Your personality has valuable, captivating differences. These attract people to you, and help you build relationships.
Yet we all have one fatal flaw.
When you get stressed, or tired, or out of whack, you can become exaggeratedly one-dimensional.
Your advantage becomes a disadvantage.
Rather than being seen in a positive light, you can turn people off, or push them away. I call this a “Double Trouble,” because rather than having a healthy balance, you are “doubling up” on one trait.
This causes big problems at work, and at home, often without our realizing it. It’s our personality danger zone.
The good news is, there are patterns behind our pitfalls, and once you know what they are, you can avoid turning people off. Once you know your personality’s danger zones, you can avoid those pitfalls.
Your personality normally uses two dominant qualities: Your Primary and Secondary Advantages. These two Advantages balance each other and help your Archetype communicate within a healthy range.
Your Primary Advantage + Your Secondary Advantage = Your Archetype
However, what happens when you get stressed, overwhelmed, or fearful?
Trust personalities build a loyal team. They are even-tempered, committed, and dependable. Cool under pressure, they offer stability in times of stress. They follow through on what they promise, use tried-and-tested methods, and deliver on time.
When your trusted security blanket becomes a wet blanket
Trust builds consistency and loyalty. But watch out if you’re a Trust personality who forgets to use your secondary Advantage:
- You can become too predictable, and perhaps a bit boring.
- No one will ask for your opinion; others know exactly what you’re going to say.
- You’ll unwaveringly insist, “That’s how we do things here.”
- Occasionally, you can even be perceived as obsessive-compulsive because you adhere too strictly to patterns.
A strong focus on Trust can turn people into boring old fogies. You can become stuck in your ways. Your aversion to experimenting and risk-taking can lead to staleness. New opportunities may be missed.
An example of a Trust personality in security blanket mode
Kristy is dependable and people appreciate that they can count on her.
However, when Kristy becomes tense or fearful, she comes across as narrow-minded. In this mode, she gets locked into fixed routines and is not open to the possibility of alternatives. As a manager, she becomes shut down to opportunity, losing the ability to consider alternatives or new ideas. In this one-dimensional mode, she’s only open to one way of thinking (the way it’s always been done). People perceive her as stale.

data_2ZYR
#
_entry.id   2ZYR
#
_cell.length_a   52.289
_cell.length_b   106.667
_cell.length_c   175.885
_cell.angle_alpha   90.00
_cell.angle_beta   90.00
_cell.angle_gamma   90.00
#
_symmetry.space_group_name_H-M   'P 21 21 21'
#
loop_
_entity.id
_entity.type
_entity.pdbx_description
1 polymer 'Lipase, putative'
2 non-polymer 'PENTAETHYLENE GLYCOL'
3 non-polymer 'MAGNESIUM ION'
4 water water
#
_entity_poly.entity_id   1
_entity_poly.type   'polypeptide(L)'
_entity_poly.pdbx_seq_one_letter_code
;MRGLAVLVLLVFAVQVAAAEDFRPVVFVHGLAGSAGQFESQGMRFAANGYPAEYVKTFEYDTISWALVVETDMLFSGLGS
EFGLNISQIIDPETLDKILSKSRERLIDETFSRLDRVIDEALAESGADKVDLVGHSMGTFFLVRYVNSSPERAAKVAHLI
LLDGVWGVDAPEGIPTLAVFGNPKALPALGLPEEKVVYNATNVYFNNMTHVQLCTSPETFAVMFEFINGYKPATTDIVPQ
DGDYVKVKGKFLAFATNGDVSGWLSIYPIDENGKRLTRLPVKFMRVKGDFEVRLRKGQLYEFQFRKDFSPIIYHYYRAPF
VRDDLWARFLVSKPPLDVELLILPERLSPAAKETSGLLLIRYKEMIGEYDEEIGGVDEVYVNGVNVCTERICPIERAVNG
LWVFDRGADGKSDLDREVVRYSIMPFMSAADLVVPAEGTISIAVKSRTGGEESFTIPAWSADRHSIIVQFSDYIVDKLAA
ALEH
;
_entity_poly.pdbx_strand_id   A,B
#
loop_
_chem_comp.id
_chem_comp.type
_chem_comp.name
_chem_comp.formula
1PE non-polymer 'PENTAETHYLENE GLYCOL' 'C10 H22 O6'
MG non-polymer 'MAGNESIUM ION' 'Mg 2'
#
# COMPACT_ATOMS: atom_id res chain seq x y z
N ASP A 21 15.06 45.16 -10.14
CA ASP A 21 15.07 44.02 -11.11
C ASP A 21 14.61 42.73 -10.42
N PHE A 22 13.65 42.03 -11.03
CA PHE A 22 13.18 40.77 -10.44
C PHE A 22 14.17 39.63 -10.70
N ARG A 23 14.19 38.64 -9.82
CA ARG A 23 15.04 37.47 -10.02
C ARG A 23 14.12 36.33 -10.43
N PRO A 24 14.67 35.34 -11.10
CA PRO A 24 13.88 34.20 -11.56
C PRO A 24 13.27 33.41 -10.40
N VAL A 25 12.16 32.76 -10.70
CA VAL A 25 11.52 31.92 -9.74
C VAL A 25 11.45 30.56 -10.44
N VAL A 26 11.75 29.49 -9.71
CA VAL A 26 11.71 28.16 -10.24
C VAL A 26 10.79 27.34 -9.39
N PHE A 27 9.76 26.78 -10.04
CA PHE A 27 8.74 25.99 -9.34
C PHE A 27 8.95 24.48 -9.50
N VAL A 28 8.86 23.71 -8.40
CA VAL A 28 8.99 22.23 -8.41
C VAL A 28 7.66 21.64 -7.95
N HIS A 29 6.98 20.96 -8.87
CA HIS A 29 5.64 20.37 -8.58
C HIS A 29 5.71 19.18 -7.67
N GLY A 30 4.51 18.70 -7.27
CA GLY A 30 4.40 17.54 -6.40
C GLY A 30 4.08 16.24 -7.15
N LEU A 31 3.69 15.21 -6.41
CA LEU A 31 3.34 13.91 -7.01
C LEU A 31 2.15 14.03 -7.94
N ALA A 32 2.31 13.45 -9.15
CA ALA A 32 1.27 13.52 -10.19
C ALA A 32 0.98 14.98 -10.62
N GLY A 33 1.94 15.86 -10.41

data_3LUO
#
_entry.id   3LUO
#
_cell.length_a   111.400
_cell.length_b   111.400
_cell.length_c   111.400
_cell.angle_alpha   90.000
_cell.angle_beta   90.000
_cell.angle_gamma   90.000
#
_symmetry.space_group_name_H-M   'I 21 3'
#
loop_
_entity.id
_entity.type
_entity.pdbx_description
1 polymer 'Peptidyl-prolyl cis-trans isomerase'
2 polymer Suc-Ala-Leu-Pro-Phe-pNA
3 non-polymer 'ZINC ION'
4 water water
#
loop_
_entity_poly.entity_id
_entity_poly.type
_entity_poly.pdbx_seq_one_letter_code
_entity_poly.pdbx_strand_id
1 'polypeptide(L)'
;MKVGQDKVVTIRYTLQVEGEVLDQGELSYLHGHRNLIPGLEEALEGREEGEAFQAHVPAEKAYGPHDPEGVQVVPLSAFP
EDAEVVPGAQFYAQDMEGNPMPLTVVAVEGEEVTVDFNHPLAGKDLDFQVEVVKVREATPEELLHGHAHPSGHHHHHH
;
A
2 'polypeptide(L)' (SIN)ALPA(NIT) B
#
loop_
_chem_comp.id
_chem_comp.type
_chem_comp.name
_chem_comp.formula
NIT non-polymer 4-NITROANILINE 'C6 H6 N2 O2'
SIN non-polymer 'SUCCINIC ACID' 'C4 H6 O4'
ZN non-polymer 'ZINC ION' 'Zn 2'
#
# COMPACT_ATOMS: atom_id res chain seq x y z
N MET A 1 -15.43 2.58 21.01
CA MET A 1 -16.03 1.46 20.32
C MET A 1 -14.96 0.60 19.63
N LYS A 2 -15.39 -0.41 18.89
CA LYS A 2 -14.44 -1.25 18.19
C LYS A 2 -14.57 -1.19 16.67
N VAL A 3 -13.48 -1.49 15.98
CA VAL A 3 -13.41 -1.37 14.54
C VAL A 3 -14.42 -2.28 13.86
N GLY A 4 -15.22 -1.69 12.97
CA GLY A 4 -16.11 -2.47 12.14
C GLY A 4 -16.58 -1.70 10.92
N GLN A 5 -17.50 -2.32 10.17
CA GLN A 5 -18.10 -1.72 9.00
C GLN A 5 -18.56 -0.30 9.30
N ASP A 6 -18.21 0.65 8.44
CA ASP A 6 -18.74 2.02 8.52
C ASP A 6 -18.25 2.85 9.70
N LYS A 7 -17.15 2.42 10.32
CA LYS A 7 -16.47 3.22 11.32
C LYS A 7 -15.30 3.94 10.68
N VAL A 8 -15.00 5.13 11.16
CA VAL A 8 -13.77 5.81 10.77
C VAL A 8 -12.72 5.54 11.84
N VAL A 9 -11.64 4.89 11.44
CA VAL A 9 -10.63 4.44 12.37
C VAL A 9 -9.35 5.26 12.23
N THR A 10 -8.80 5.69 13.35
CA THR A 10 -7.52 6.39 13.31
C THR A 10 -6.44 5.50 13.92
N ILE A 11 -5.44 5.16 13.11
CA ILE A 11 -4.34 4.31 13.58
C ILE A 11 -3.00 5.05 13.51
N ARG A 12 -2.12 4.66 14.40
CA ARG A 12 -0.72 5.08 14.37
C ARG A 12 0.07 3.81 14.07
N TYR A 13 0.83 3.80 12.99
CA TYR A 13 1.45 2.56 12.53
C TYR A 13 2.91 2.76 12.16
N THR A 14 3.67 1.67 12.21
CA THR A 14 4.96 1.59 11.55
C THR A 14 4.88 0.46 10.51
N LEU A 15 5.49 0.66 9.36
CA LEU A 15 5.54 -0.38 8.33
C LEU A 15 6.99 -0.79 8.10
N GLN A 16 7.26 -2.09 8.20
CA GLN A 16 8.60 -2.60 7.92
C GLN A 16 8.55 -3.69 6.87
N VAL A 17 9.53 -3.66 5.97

Kristy speaks Trust, which is the language of stability. Yet in Double Trouble mode, she only speaks the language of predictability. She becomes safe and immovable.
When Kristy recognizes that she’s in Double Trouble mode, she can balance the need for routine with a positive openness to change.
Getting the Old Guard to relax
When you’re stressed or anxious and find yourself communicating just one way, it’s good to remember your secondary Advantage to balance your messages:
If your Secondary Advantage is Passion, use it to inject impulsiveness into your routine.
Passion will also help you to build rapport quickly with new team members or prospects.
If your Secondary Advantage is Mystique, use that Advantage to pause for a moment, and see if you should reevaluate your patterns.
Take your time to work out thoughts for yourself.
If your Secondary Advantage is Prestige, use this to encourage your team to achieve better results and strive for excellence.
Don’t lead your team down the most reliable path at the expense of a high quality result.
If your Secondary Advantage is Power, use it to take control of a new team.
It takes time to build loyalty, so when you need to be in command quickly, use your authority to set goals and motivate your team.
If your Secondary Advantage is Alert, use that Advantage to focus your team on hitting deadlines.
Nurturing good working relationships is good, but sometimes you need to point out the negative consequences of failure to meet objectives.
If your Secondary Advantage is Innovation, use it to accept new ways of doing things.
Experiment a little. Tweak processes to see how you can improve current work practices.
Do you feel yourself slipping into the Old Guard when you feel stressed or overwhelmed?
What Advantage do you use to balance it out?
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